Wolf

A male wolf walks away after being sedated and fitted with a radio collar in Pend Oreille County, Wash. Ranchers from Washington and Idaho will discuss cross-border issues such as predators at their upcoming conference in Lewiston, Idaho.

Idaho and Washington ranchers will talk about the issues they face that cross state lines during their summer meeting.

The 2019 Summer Roundup is June 23-25 in Lewiston, Idaho. The event is sponsored by the Idaho Cattle Association, Washington Cattlemen's Association and Washington Cattle Feeders Association.

Hot topics include wildlife and predator issues, said Cameron Mulrony, executive vice president of the Idaho Cattle Association.

"There's some differences between Idaho and Washington — people are going to be interested in how our neighbors are handling their wildlife and predator issues, and also, some of our wildlife and predators are headed their direction," Mulrony said.

Efforts to remove wolves from the list of  endangered species nationally are in the comment phase. Wolves are already delisted in Idaho. In Washington, wolves are federally listed as an endangered species in the western two-thirds of the state and endangered under state law in the eastern third.

Many ranchers run cattle or operate in both states, Mulrony said. He expects discussions about how the two states can better work together on traceability and brands.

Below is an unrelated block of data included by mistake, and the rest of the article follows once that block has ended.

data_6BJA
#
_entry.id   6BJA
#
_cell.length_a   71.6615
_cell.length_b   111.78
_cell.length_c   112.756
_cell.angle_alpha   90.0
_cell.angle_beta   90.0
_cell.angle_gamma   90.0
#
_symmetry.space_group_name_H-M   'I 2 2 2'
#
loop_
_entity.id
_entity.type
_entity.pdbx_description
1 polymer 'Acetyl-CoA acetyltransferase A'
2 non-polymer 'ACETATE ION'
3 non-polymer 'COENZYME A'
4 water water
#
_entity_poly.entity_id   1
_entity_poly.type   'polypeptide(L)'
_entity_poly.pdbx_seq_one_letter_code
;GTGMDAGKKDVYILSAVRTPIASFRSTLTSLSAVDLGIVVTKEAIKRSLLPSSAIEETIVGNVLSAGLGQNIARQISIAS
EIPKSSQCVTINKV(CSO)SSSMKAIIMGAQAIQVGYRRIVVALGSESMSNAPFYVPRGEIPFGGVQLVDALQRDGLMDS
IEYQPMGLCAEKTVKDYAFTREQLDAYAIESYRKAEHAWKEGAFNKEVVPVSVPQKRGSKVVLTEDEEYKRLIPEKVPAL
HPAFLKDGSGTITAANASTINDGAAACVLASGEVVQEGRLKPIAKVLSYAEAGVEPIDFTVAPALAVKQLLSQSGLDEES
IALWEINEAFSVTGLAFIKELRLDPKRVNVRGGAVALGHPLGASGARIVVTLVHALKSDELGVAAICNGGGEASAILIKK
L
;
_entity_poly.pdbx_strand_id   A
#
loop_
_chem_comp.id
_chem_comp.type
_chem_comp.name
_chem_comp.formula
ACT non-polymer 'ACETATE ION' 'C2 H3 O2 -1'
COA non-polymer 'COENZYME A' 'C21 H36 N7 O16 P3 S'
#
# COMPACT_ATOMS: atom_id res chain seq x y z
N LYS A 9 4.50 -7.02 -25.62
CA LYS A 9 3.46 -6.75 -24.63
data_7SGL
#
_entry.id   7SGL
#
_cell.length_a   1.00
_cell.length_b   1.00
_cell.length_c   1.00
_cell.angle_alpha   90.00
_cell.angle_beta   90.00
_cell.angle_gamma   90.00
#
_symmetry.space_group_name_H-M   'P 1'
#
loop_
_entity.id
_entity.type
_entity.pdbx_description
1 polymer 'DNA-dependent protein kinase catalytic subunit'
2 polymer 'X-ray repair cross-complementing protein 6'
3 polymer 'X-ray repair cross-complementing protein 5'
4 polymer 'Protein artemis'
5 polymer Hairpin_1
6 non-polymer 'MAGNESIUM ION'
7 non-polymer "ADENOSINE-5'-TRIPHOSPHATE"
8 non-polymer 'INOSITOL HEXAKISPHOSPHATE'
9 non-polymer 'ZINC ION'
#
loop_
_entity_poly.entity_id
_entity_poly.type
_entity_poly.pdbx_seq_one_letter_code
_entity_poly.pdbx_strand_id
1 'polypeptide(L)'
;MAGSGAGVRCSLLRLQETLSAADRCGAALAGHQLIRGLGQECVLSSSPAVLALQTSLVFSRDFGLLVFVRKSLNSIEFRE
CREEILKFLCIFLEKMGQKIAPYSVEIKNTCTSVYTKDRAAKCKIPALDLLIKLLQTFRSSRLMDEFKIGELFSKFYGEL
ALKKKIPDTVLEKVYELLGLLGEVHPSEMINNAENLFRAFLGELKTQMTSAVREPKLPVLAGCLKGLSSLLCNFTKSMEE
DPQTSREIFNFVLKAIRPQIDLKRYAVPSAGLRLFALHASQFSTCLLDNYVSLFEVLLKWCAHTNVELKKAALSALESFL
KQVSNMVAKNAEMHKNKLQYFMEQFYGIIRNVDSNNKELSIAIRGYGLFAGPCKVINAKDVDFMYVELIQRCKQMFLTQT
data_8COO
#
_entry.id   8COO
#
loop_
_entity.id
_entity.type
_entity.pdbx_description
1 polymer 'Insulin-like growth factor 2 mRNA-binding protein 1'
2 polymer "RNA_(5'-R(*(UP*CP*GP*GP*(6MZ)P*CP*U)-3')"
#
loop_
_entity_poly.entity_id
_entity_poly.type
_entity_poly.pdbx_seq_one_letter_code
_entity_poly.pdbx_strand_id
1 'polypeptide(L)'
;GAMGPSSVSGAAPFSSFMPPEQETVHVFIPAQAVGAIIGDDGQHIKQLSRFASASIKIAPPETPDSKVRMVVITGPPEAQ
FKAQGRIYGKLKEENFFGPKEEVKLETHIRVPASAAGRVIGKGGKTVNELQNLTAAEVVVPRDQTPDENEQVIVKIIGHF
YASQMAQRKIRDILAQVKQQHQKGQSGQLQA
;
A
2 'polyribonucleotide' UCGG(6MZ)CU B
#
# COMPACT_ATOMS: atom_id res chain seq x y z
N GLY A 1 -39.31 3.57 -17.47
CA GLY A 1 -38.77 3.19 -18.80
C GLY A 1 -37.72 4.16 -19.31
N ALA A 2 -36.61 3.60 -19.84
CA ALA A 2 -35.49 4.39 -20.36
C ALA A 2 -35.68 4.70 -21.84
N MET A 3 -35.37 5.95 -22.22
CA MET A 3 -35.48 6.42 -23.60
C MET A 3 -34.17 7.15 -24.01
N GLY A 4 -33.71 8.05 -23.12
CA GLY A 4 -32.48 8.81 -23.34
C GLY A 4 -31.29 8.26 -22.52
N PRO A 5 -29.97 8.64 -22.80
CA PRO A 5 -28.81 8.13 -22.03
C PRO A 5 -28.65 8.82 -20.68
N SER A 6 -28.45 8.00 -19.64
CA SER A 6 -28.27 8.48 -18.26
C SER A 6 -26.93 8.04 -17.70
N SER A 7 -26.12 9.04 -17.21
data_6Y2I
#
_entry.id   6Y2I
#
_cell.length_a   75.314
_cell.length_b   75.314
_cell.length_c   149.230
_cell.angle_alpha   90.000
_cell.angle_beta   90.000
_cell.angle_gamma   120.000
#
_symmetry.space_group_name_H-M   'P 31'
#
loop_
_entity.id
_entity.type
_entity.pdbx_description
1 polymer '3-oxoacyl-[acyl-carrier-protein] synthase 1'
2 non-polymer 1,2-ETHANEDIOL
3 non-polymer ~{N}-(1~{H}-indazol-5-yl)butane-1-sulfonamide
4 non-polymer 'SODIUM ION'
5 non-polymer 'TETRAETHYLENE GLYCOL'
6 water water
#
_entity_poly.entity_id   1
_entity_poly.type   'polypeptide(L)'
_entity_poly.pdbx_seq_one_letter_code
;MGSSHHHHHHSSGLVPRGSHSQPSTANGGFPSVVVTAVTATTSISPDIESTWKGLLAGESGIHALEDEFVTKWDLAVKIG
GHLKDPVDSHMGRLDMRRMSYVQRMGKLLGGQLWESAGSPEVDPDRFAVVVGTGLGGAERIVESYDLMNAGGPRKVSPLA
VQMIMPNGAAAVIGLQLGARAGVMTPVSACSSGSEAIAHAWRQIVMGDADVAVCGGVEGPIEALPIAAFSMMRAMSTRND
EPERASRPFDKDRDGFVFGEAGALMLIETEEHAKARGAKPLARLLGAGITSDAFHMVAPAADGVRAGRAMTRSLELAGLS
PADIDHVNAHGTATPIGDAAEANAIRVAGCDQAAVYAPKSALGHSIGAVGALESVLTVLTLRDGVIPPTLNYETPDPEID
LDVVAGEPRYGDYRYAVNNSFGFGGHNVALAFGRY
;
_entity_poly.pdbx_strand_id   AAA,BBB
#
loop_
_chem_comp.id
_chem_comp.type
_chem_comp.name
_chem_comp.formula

The agenda also includes impacts of the Farm Bill and ongoing conversations about "fake meat," lab-grown meat or vegetable-based protein that promote themselves as hamburgers, Mulrony said.

"We want to make sure if it's titled beef, meat or a hamburger, it is naturally derived from a cow," he said. "The other markets in a free marketplace, if there's a desire for it, that's their prerogative. But we want to protect the name and quality of the product we've developed in the beef industry."

Mulrony expects 150 to 200 people to attend the conference. Registration is closed for an all-day jet boat tour that kicks off the first day of the meeting.

The rancher organizations work to protect and preserve the cattle industry, communicating with state and federal legislators, Mulrony said.

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